How smokers feel about cigarettes and other tobacco products may be just as important as what they know about their health risks when it comes to using or quitting these products, according to tobacco researchers from the Georgia State University School of Public Health.
“The decision to start, continue, or stop smoking has sometimes been conceptualized as a decision arrived at by a perfectly or imperfectly rational person who weighs the costs and benefits of the decision and calculates the optimal behavior,” the researchers said.
However, their recent study showed that people who had positive feelings or emotions toward cigarettes or e-cigarettes also perceived them to be less risky for their health and were more likely to be current smokers or e-cigarettes users.
“Despite over 50 years of awareness that smoking causes cancer and premature death, tobacco use remains the leading cause of preventable disease and death in the United States,” the study noted. “While the prevalence of smoking has declined in recent years in the United States, over 36 million adults still are current smokers.”
To examine the relationship between feelings about tobacco products, their perceived risk and their current use, researchers surveyed nearly 5,400 U.S. adults in August and September 2015, using the Tobacco Products and Risk Perceptions Survey. Participants were asked questions about what thoughts or images they associated with cigarettes and other tobacco products and whether those associations were positive or negative. The survey also asked participants about how risky they perceived various tobacco products to be for their health.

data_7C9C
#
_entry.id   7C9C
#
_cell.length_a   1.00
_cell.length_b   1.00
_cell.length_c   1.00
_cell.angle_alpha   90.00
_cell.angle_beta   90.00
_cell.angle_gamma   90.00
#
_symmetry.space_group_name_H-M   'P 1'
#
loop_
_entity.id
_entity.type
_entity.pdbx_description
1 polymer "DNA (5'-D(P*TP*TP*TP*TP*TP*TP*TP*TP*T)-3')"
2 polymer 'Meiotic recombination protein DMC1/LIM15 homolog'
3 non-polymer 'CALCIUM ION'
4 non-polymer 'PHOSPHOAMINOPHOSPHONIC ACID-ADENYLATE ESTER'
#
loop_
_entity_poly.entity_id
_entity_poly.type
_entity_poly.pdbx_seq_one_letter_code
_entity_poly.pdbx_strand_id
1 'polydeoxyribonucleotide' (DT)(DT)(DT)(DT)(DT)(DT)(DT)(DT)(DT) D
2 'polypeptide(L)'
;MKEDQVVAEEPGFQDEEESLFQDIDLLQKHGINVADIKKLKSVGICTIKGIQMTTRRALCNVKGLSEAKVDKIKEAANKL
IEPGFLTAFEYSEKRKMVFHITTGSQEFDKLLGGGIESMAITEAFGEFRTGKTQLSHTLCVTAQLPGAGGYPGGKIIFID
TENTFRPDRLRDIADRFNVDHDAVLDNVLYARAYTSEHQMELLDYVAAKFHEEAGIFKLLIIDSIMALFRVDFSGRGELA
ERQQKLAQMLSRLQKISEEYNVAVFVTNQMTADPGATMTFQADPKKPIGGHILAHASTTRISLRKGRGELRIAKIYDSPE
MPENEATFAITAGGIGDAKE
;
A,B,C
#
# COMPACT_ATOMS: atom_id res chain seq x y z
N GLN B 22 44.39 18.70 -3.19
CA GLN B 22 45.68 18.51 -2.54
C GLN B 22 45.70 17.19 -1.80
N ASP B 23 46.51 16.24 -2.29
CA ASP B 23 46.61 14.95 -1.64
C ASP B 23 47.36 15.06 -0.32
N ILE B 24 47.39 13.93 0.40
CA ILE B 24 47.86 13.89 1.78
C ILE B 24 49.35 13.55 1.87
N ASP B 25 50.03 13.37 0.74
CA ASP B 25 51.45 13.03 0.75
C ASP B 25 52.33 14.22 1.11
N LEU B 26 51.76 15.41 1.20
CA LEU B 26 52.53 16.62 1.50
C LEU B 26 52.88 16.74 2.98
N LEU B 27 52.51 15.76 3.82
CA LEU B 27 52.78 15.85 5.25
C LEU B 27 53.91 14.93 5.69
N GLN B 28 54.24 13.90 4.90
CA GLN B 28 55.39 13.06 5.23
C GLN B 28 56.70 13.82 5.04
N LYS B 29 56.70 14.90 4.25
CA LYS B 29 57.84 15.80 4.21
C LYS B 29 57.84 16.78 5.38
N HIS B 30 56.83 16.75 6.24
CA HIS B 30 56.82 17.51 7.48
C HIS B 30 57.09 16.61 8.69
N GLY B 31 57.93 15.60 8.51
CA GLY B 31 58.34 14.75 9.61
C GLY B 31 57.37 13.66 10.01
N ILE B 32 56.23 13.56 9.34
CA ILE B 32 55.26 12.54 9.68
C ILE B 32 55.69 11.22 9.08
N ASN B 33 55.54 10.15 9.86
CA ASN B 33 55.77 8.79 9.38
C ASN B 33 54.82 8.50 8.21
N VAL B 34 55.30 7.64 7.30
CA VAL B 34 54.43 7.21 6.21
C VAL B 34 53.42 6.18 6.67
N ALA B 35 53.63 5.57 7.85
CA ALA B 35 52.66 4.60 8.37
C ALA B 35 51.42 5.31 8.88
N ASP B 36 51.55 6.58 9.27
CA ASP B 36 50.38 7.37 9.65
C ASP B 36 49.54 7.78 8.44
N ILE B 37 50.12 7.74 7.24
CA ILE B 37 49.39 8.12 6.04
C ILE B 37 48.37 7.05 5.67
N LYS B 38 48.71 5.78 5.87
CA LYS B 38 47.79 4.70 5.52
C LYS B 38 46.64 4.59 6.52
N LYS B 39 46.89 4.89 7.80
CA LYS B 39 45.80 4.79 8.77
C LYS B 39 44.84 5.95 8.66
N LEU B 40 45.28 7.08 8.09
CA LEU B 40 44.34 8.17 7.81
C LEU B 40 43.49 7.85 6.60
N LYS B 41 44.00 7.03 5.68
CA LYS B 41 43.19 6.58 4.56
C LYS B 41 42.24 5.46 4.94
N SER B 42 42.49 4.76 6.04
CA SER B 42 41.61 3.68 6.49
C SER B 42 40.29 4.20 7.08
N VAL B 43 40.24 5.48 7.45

The results are published in BMC Public Health in the article “Affect, risk perception, and the use of cigarettes and e-cigarettes: a population study of U.S. adults.” The study’s lead author is Dr. Lucy Popova, assistant professor of health promotion and behavior at Georgia State. Authors also included Dr. Daniel Owusu, postdoctoral research associate; Dr. Scott Weaver, assistant professor of epidemiology and biostatistics; Ms. Catherine Kemp, PhD student; and Dr. Terry Pechacek, professor of health management and policy — all at Georgia State — as well as Mr. C.K. Mertz and Dr. Paul Slovic with Decision Research.
[Photo: Dr. Lucy Popova]
Nearly 13 percent of current smokers surveyed in the study associated cigarettes with relaxing or satisfaction, while just 2 percent of former smokers and less than 1 percent of non-smokers reported the same associations, according to the study results. Nearly 28 percent of non-smokers and 22 percent of former smokers associated cigarettes with disgust, while only 7 percent of current smokers did.
“Education efforts aimed at further smoking reductions should highlight and reinforce negative images and associations with cigarettes,” the researchers concluded.